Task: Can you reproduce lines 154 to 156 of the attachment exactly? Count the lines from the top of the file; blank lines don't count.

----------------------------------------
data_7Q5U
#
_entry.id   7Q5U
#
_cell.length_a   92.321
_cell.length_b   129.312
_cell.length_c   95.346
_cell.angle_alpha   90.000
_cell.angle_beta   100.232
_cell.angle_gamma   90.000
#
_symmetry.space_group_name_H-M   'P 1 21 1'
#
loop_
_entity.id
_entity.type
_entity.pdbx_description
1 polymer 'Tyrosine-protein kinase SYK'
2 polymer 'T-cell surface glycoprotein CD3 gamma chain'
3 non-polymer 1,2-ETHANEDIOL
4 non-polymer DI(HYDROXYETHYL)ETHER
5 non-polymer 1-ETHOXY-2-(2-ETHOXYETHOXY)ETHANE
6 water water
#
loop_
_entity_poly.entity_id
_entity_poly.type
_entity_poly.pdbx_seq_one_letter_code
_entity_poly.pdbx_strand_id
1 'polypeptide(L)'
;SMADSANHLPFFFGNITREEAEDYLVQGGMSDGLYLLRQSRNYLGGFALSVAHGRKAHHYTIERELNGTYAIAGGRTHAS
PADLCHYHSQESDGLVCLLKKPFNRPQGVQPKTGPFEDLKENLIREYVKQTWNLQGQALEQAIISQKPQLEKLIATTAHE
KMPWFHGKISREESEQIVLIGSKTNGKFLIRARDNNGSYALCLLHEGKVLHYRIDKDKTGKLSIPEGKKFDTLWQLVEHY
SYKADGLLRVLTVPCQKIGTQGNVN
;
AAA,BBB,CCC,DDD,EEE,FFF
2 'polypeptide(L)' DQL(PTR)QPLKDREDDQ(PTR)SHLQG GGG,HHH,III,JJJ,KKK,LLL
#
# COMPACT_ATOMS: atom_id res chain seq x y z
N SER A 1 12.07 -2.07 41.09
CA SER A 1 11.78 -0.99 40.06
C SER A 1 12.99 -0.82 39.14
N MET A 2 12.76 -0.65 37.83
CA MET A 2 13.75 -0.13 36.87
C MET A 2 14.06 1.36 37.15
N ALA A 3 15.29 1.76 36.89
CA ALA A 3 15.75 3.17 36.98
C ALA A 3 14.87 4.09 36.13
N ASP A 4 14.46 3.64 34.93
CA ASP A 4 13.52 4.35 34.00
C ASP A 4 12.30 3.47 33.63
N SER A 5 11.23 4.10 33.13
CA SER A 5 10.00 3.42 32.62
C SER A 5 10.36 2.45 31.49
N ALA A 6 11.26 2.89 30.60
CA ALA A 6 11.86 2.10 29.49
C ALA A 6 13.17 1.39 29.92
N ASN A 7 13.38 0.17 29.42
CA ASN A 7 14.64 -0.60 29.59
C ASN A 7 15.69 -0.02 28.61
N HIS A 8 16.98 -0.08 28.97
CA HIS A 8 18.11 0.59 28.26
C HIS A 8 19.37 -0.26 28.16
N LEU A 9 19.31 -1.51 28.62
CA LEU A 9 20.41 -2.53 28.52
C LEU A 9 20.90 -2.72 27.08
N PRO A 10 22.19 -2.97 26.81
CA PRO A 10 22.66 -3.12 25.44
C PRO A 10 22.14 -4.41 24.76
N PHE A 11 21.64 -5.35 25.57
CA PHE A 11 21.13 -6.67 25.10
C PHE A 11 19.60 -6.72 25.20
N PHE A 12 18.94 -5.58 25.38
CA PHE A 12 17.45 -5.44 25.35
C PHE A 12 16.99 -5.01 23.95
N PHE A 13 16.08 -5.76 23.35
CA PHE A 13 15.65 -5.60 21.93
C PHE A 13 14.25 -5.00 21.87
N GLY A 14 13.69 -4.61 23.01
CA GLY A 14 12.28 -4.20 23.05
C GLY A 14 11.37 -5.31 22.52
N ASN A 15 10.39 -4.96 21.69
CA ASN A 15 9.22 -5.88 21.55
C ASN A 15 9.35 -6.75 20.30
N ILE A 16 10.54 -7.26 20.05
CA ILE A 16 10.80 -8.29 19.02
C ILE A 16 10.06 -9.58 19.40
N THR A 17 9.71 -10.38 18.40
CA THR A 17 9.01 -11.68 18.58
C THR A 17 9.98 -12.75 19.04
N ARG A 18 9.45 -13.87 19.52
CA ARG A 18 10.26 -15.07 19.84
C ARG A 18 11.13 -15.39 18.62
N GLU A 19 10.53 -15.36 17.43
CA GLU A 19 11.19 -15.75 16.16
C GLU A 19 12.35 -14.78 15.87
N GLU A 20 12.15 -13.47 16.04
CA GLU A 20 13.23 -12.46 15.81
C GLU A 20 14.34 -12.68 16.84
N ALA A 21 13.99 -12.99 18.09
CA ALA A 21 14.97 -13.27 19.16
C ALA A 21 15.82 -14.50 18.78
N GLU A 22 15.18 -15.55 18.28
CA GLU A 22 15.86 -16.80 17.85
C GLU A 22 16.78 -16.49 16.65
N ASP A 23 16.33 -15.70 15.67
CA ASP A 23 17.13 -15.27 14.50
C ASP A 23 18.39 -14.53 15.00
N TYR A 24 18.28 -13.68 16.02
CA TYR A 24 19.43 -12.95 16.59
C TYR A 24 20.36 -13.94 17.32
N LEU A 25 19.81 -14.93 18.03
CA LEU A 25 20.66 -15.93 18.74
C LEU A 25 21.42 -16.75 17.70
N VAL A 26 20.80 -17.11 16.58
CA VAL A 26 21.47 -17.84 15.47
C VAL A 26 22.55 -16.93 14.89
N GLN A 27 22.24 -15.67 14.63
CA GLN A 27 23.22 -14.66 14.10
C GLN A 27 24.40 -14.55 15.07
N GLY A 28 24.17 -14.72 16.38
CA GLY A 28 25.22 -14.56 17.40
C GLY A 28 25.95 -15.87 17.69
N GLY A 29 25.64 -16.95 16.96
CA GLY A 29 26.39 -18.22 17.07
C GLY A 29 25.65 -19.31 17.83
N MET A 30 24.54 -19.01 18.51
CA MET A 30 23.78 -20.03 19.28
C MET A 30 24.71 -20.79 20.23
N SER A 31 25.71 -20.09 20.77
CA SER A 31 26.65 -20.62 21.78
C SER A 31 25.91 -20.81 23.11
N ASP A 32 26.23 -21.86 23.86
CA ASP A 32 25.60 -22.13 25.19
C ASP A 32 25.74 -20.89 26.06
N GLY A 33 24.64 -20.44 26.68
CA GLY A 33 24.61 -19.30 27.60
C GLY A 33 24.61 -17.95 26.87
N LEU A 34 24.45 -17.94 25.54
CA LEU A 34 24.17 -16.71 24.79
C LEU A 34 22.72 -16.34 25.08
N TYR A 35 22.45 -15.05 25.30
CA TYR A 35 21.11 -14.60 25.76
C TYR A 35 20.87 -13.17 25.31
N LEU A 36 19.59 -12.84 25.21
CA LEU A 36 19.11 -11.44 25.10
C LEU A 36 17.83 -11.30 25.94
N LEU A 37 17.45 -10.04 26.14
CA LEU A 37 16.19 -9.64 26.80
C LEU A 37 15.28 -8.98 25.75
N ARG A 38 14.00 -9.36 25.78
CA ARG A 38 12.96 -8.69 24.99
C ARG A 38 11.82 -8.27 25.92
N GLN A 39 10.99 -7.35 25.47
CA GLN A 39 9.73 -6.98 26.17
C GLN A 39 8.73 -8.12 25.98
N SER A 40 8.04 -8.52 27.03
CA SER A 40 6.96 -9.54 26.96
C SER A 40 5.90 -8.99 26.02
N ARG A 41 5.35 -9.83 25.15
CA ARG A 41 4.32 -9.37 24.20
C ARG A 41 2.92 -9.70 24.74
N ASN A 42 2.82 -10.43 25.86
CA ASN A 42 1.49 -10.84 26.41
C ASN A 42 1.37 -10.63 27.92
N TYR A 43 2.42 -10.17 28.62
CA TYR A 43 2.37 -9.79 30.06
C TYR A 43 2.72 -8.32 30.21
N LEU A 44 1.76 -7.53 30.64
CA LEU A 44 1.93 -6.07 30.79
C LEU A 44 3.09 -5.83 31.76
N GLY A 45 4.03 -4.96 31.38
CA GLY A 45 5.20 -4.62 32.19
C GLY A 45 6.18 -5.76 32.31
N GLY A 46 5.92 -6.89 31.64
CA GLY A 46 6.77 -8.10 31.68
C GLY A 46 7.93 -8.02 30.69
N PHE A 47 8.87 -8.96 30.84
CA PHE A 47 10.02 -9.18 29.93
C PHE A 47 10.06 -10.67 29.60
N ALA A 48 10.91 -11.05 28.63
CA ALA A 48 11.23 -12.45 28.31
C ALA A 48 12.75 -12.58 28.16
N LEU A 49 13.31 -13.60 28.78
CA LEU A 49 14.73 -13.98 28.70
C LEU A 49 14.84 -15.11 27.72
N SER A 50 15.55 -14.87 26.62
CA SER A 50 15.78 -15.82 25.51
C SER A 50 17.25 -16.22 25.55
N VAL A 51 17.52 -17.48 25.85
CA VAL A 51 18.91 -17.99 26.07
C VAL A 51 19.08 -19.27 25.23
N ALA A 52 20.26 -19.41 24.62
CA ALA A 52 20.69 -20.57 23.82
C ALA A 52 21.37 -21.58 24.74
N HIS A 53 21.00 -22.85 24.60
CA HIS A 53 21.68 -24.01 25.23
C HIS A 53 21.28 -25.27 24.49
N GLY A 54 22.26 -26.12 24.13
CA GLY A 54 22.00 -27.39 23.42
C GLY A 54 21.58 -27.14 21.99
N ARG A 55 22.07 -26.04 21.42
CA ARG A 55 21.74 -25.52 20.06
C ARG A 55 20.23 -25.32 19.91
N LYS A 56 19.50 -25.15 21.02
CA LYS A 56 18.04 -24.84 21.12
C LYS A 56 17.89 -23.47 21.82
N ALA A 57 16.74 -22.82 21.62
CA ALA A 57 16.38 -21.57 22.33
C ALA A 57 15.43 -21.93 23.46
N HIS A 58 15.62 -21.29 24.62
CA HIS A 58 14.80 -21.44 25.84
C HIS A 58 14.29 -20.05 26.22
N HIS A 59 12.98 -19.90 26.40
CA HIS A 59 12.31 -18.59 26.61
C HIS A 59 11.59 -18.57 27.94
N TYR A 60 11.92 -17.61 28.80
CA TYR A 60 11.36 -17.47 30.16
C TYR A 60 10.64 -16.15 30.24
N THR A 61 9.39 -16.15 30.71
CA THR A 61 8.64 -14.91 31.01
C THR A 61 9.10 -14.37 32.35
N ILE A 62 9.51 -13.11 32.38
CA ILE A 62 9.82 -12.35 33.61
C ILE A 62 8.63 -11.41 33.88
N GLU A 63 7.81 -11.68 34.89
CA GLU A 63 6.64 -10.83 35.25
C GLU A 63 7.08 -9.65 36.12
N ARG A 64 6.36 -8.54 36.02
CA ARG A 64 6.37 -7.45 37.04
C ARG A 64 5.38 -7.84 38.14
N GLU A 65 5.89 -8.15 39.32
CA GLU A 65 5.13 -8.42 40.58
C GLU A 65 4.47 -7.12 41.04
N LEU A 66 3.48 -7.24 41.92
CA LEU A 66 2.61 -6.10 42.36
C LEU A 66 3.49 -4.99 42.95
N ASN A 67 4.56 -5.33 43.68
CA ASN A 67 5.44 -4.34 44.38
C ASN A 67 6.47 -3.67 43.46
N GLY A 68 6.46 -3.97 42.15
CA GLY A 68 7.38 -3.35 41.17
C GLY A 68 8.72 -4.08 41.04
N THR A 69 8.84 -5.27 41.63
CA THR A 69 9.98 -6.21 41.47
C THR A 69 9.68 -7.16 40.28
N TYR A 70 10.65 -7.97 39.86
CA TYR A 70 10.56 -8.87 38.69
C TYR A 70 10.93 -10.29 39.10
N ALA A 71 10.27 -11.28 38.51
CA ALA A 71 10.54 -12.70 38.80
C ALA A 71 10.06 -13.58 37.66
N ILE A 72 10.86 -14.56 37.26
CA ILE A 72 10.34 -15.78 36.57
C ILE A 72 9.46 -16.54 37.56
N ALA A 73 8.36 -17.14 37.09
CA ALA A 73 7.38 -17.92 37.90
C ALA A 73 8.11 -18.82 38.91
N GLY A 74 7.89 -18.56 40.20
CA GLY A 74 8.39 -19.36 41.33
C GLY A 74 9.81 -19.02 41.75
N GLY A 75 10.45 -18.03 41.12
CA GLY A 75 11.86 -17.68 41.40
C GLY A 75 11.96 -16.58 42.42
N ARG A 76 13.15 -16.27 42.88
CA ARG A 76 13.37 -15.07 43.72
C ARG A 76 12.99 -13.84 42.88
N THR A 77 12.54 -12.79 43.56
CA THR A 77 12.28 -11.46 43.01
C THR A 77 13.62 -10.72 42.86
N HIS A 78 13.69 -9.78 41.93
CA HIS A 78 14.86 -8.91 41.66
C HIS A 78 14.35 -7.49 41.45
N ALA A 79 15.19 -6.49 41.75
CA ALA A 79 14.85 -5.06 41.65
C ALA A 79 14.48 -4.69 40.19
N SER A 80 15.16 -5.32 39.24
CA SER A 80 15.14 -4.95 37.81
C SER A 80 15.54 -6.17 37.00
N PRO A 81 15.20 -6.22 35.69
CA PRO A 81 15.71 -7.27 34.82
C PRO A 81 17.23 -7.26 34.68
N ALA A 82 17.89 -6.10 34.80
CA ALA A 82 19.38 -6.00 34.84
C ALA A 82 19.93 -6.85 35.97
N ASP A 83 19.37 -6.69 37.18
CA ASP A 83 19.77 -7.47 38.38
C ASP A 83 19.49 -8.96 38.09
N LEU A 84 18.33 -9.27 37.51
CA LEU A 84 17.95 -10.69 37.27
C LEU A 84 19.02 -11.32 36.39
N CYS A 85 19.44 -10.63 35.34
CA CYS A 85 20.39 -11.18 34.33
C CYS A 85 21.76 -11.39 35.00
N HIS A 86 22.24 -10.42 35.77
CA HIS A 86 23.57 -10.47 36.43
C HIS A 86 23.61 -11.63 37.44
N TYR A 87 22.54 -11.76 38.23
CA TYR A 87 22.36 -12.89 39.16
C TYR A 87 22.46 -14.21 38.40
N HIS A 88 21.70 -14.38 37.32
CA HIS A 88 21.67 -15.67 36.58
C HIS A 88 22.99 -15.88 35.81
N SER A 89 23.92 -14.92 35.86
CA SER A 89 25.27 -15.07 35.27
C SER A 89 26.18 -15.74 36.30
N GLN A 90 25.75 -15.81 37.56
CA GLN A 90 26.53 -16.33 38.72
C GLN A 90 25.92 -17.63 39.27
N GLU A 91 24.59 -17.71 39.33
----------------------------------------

N GLN A 39 10.99 -7.35 25.47
CA GLN A 39 9.73 -6.98 26.17
C GLN A 39 8.73 -8.12 25.98